Abandoning Outcomes

How do you react when things go wrong? Your social media gets hacked or people send you unkind messages… You’re stuck in traffic and late for an important meeting… Your young child misbehaves in public or your adult child makes a choice that troubles you… You realize that the message you taught wasn’t your best…

In situations like these we may worry about what people think about us. We may get angry at ourselves or someone else.Ā Or we can abandon outcomes to God. What’s done is done. I can’t control how people react to this and so I chose not to worry about it, but entrust this to God.

This is a discipline of submission to the sovereign Lord brings tremendous peace and power.

Abandoning Outcomes to God

InĀ Renovation of the HeartĀ Dallas WillardĀ teaches abandoning outcomes to God asĀ a primary lesson for our formation in Christ and our soul care. Indeed it’s been enormously helpful to us and to many of the pastors and others we work with. What exactly does it mean? When Dallas Willard encourages us to abandon outcomes to God what is he saying?

Dallas says, “The secret to peace, as great apprentices of Jesus have long known, is being abandoned to God” (p. 135). He elaborates,

If grace and wisdom prevail in the life of the one who only surrenders to God’s will, he or she will move on to abandonment. Then the individual isĀ fullyĀ surrendered. There is no longer any part of himself or herself that holds back from God’s will…

We therefore no longer fret over “the bad things that happen to good people,” though we may undergo much hardship and suffering. While [God] does not cause these things to happen, we now accept them as within his plan for good to those who love him and are living in his purposes (Romans 8:28).Ā IrredeemableĀ harm does not befall those who willingly live in the hand of God (p. 150-151).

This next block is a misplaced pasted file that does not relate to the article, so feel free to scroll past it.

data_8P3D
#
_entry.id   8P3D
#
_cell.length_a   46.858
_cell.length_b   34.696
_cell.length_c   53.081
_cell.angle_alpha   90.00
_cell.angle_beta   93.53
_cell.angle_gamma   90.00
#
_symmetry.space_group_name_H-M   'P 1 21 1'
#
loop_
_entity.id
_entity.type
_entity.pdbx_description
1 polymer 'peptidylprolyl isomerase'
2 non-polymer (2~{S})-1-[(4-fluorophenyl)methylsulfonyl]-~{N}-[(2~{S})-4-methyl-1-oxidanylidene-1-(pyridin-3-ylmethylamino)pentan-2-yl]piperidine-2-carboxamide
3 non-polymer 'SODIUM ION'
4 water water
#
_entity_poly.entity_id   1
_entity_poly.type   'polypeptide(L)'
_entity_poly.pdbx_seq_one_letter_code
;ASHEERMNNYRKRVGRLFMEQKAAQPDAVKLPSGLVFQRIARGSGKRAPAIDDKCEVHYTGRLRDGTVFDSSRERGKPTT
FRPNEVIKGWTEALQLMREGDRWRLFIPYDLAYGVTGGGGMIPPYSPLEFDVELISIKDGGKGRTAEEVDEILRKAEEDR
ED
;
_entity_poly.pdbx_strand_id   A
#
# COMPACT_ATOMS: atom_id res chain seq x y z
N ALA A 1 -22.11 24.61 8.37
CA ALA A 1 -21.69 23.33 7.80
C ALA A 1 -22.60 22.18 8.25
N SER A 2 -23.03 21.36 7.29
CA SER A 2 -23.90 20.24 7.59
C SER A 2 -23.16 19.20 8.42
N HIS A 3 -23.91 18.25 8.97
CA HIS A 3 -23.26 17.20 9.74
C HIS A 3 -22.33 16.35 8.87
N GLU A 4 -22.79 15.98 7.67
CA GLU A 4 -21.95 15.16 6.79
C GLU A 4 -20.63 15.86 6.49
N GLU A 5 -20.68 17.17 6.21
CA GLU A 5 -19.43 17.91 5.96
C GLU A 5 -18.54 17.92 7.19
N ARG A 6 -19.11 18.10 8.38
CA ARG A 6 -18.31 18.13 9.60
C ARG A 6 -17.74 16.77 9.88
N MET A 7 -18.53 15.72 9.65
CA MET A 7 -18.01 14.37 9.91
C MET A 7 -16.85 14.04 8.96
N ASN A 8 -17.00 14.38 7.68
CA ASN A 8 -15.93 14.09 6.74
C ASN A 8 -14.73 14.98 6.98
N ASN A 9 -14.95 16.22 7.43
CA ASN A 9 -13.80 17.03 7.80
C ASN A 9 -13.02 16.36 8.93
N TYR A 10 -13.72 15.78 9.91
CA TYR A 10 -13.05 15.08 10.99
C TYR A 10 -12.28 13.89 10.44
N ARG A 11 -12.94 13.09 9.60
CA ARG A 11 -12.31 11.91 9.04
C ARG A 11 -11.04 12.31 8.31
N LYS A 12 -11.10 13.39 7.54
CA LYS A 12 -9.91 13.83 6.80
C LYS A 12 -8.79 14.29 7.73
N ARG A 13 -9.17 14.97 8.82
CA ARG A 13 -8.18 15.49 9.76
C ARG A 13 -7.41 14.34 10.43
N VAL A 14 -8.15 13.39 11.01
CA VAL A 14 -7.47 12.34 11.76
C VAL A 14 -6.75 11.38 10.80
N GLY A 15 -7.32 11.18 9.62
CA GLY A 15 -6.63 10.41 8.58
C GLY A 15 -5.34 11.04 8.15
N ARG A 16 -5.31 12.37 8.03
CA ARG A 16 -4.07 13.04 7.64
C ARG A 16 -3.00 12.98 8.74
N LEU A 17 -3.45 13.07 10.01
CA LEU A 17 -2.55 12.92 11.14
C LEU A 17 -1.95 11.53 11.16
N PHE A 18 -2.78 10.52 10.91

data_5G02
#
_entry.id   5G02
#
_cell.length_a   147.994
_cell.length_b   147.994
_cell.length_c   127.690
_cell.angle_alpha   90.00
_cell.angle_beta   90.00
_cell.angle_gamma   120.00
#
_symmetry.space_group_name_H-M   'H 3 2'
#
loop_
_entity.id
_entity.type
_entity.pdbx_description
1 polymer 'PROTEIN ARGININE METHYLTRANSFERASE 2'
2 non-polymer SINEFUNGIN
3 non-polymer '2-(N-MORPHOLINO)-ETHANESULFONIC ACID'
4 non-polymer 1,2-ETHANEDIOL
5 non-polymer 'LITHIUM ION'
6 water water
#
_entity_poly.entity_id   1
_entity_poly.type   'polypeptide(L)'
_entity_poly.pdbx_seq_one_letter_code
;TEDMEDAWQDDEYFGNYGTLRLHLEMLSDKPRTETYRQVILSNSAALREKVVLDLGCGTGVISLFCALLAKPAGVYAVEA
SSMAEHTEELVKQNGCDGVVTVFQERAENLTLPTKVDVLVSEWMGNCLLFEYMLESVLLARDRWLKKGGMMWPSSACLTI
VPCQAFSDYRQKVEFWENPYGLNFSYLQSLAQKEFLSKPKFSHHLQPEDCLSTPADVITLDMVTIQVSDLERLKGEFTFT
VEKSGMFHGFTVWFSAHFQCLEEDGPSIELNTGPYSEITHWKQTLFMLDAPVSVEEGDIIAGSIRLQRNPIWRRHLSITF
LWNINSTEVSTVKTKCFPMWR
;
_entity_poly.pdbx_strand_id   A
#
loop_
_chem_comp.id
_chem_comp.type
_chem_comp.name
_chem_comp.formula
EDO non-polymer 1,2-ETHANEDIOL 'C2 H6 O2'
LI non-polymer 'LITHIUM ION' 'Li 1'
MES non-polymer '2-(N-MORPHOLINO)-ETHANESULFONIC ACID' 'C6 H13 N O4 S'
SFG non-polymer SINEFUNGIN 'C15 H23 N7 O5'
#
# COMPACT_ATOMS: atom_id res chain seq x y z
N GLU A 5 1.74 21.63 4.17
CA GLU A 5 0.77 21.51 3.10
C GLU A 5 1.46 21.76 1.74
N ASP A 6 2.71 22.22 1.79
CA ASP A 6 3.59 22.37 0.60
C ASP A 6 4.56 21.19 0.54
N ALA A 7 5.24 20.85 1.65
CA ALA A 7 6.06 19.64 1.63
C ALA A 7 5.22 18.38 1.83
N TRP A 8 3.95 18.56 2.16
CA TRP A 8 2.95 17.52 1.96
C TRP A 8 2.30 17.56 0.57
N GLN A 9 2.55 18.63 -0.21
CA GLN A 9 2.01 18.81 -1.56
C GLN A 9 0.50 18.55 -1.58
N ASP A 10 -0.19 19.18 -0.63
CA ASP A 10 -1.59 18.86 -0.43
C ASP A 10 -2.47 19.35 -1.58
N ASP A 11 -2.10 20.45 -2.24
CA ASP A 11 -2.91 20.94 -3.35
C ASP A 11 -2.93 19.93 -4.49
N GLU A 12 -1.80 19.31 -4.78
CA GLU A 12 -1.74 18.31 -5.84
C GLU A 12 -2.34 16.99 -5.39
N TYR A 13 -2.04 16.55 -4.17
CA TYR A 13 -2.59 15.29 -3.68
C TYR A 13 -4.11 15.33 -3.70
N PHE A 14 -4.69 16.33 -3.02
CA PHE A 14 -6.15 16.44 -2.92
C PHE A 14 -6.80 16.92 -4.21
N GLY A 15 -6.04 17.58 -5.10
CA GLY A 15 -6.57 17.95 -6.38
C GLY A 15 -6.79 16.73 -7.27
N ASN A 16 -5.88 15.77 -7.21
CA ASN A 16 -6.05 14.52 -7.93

Abandonment and Power

When we learn to abandon outcomes to God Dallas explains that we not only experience contentment but also the opportunity for “intelligent, energeticĀ participationĀ in accomplishing God’s will in our world. We are no longer spectators, but are caught up in a vivid and eternal drama in which we play an essential part. We embrace our imposed circumstances, no matter how tragic they seem, and act for the good in a power beyond ourselves” (p. 151-152).

In other words, perhaps much to our surprise, when we learn to stop trying to make things happen and instead abandon outcomes to God we are greatly empowered by God! We discover God’s grace anew, that he is acting with us generously and powerfully and we can join with his action. “The strongest human will,” Dallas elaborates, “is always the one that is surrendered to God’s will and acts with it” (p. 152).

In Jesus’ Easy Yoke

Dallas says that it’s in the easy yokeĀ of Jesus that we learn to abandon outcomes to God (Matthew 11:28-30). We “accept that we do not have in ourselves — in our own ‘heart, soul, mind, and strength’ — the wherewithal to make thisĀ come out right, whatever ‘this’ is” (p. 209). So we “entrust our souls to a faithful Creator in doing what is right” (1 Peter 4:19). We take on Jesus’ meekness and lowliness of heart — the humility that is the framework for all virtues — and what wonderful rest of soul we experience! What great freedom from anxiety!

To learn more about abandoning outcomes to God and what I learned from Dallas Willard you can read my book,Ā Your Ā Best Life In Jesus’ Easy Yoke: Rhythms of Grace to De-Stress & Live Empowered.


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